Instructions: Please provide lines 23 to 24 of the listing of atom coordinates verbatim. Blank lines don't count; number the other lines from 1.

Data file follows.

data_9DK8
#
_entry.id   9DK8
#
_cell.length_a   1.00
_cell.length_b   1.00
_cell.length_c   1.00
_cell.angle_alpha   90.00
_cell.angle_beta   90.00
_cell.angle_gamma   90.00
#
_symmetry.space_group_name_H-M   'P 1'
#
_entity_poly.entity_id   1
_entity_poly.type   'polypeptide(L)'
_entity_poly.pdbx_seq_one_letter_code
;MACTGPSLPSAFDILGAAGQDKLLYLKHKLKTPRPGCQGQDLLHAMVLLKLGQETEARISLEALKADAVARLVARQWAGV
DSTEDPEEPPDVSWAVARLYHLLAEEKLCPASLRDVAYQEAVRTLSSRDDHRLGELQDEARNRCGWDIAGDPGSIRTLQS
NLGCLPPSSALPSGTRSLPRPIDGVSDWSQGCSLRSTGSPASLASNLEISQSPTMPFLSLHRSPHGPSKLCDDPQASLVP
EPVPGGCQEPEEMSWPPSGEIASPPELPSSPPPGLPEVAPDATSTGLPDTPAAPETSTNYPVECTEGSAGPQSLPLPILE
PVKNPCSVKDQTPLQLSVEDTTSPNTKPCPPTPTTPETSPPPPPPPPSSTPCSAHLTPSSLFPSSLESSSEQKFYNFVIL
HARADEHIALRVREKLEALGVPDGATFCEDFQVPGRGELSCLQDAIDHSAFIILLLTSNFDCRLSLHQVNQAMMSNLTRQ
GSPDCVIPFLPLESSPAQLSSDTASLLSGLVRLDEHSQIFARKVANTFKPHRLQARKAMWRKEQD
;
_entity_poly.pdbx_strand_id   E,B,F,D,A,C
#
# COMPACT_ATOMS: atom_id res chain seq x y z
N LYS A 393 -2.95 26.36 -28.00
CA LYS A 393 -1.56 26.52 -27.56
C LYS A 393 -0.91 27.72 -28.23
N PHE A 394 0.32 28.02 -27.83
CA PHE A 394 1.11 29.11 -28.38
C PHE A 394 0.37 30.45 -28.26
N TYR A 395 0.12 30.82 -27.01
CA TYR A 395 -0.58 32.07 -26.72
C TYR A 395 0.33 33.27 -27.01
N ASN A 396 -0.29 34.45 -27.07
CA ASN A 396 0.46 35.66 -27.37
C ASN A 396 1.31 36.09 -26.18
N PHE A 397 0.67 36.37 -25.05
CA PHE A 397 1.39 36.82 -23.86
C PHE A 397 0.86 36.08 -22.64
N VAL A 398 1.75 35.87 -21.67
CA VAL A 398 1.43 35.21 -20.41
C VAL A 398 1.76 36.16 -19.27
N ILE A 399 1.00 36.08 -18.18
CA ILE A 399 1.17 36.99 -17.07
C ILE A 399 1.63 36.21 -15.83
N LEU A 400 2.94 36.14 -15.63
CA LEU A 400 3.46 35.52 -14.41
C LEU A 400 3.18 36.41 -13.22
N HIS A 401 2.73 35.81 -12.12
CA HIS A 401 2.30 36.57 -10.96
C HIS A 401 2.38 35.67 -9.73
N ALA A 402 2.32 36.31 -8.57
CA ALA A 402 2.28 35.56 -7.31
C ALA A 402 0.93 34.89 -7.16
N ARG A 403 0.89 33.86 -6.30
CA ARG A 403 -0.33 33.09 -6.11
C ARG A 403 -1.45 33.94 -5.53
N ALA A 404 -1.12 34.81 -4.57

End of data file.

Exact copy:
GSPDCVIPFLPLESSPAQLSSDTASLLSGLVRLDEHSQIFARKVANTFKPHRLQARKAMWRKEQD
;